Yes. There are 2 questions on the tax return that must be answered before your tax returns can be filed electronically. Do you have evidence to support your deduction? If “yes” do you have evidence in writing? If you don’t answer yes to both these questions, I think you would be asking for trouble. I know it is painful but if you want the deduction (For 2017 53.5 per mile, 54.5 cents per mile in 2018), it needs to be in writing. There are now phone apps that can be printed. I personally use my outlook calendar and write down where I went and the number of miles.
6. I received a letter from the IRS. What should I do?
It is an exciting moment to go to the mailbox and find a letter from IRS. I am pleased to say it is not always bad news. IRS has had some trying times and have sent letters in error. These letters are sometimes very difficult to understand and there are codes I use to figure out what needs to be done. Even though the IRS is not answering the phone, do not ignore these letters. If IRS thinks they have a problem with you, it is best to respond in a timely manner and get it resolved. It is best if you can scan and email the entire letter to me, then I can call you back and explain what needs to be done.
7. I hire independent contractors to work for me. Do I really need to provide them with 1099 forms?
Yes, a 1099 MISC form is to be sent to the contractor for payments over $600 paid during the calendar year to business that do not report to IRS as a corporation. How do you know how they report to IRS? You give them a W-9 to complete and return to you and there is a question on this W-9 form as to how they report to IRS. The 1099s are due to the contractors and IRS on January 31. Penalties for not filing these forms have doubled recently to over $1,000 per form and the loss of the business deduction. There are 2 questions on the tax forms Schedule C & E you will be signing. Did you make payments that would require you to file Form(s) 1099 and if yes, have you filed the required 1099 forms? If you answered “Yes” to the first question, you will want to answer “Yes” to the second question as well.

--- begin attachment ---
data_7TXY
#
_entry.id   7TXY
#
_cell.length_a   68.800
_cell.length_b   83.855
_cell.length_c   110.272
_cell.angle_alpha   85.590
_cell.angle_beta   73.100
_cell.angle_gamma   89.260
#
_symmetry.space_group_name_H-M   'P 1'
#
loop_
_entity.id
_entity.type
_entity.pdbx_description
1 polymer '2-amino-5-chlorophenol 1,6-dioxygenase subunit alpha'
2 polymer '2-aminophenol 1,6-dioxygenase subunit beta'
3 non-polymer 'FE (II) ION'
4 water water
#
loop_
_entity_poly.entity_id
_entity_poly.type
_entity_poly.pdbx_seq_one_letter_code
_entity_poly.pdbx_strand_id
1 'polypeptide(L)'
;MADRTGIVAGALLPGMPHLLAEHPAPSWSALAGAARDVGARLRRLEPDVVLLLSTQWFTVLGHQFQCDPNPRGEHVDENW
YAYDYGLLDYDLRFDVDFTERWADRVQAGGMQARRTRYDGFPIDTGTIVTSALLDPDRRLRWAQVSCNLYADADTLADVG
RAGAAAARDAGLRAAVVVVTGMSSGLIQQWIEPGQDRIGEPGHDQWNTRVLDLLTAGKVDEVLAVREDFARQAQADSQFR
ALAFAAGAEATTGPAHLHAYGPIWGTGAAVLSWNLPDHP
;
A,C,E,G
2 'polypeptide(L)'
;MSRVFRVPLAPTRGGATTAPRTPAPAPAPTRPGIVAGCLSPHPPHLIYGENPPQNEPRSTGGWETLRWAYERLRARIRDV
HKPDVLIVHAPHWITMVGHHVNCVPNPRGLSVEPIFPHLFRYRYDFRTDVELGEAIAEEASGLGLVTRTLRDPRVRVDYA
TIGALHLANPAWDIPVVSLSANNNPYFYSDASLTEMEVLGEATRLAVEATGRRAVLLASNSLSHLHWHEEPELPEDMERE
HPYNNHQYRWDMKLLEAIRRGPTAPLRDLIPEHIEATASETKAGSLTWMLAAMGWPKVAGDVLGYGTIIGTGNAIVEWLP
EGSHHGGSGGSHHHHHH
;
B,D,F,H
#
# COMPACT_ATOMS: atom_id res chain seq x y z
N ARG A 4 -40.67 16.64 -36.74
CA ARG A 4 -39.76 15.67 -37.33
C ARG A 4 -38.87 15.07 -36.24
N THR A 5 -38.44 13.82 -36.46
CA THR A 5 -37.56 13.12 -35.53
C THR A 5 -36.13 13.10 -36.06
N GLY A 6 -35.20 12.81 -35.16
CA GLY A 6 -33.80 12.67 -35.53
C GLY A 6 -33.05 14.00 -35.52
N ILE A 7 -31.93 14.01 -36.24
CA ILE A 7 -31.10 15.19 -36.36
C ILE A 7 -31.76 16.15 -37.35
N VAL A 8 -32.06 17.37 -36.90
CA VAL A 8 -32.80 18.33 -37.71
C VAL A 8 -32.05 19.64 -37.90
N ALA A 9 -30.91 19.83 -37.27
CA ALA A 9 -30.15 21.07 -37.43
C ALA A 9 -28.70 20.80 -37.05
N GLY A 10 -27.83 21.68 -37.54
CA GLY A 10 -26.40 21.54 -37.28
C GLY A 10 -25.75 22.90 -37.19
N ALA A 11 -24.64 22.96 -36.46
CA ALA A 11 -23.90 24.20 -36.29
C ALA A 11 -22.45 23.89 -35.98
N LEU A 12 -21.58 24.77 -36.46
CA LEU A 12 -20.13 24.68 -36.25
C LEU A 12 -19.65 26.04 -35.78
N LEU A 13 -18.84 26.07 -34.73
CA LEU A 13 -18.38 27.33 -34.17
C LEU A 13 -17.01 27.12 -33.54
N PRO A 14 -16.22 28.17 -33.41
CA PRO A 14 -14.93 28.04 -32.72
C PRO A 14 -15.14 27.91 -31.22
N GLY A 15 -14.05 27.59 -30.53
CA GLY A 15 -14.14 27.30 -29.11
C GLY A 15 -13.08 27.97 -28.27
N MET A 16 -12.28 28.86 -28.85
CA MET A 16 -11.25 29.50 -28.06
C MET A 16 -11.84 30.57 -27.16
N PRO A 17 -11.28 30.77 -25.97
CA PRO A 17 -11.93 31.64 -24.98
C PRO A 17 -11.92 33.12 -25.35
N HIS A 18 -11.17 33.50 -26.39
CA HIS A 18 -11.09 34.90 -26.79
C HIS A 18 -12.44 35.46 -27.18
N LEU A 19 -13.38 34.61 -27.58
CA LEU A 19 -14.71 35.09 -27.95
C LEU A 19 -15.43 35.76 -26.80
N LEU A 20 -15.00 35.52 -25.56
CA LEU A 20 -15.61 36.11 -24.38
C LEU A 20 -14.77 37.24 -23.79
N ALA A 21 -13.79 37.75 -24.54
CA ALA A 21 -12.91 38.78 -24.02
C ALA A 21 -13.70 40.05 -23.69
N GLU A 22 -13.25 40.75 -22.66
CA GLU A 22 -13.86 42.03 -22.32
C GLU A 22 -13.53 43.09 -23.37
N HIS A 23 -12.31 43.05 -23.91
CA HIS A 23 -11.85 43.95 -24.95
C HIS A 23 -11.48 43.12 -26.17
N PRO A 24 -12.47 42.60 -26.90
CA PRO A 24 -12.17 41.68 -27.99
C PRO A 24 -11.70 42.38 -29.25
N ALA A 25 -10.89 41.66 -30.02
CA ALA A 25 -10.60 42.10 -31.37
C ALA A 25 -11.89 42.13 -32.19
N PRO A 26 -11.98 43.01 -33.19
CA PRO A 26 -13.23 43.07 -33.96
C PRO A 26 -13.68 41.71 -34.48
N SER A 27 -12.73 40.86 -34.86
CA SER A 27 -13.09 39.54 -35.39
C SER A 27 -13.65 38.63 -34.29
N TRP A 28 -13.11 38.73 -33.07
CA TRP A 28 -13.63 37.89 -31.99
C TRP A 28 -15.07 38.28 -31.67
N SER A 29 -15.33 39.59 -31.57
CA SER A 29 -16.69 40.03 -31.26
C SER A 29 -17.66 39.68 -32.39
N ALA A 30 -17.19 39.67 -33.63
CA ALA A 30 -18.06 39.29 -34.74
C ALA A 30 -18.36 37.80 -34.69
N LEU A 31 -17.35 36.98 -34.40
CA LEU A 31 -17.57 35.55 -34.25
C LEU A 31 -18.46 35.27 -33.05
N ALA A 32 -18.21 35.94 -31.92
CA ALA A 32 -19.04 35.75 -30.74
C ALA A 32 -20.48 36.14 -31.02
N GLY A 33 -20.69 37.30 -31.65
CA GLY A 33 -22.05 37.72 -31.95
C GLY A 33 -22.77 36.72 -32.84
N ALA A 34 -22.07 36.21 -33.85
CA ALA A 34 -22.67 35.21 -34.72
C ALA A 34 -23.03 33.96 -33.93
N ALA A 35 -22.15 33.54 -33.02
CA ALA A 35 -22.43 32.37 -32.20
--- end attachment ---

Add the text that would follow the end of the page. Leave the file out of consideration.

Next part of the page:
8. When do you need my tax information to complete my tax returns?
I recommend submitting your tax information as soon as possible. The minute you receive the necessary forms, make it happen. That way, you can focus on financial priorities for the year ahead and not have the previous year hanging over you. If you are not able to submit your information in time to meet the tax filing deadline of April 15th, you can contact me to file an extension for you.
9. What is your turnaround time for tax preparation?
Once I receive your tax info, I generally complete personal returns within one week. For business returns, the time varies depending upon the requirements for your business. I can provide an estimate after I review your records and determine what is involved.
10. Why should I entrust you with my taxes?
If you want an experienced accountant who will pay attention to your taxes and focus on the rules that apply to you, you’ve come to the right place. The IRS code is mind-bogglingly huge. I make it easy for you to navigate the financial waters at tax time. I will do my very best to do what I can within the law to calculate your amount due and nothing more.